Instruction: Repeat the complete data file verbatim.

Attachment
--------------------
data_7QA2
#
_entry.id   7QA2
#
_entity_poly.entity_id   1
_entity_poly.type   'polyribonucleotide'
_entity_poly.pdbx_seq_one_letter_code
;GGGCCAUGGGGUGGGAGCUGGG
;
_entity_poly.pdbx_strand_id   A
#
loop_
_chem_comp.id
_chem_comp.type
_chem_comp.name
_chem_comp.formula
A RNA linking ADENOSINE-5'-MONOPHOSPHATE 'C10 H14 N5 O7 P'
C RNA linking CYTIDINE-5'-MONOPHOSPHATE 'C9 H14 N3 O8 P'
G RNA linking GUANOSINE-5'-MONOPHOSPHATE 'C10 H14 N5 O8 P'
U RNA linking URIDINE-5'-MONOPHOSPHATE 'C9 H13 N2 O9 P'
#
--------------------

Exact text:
data_7QA2
#
_entry.id   7QA2
#
_entity_poly.entity_id   1
_entity_poly.type   'polyribonucleotide'
_entity_poly.pdbx_seq_one_letter_code
;GGGCCAUGGGGUGGGAGCUGGG
;
_entity_poly.pdbx_strand_id   A
#
loop_
_chem_comp.id
_chem_comp.type
_chem_comp.name
_chem_comp.formula
A RNA linking ADENOSINE-5'-MONOPHOSPHATE 'C10 H14 N5 O7 P'
C RNA linking CYTIDINE-5'-MONOPHOSPHATE 'C9 H14 N3 O8 P'
G RNA linking GUANOSINE-5'-MONOPHOSPHATE 'C10 H14 N5 O8 P'
U RNA linking URIDINE-5'-MONOPHOSPHATE 'C9 H13 N2 O9 P'
#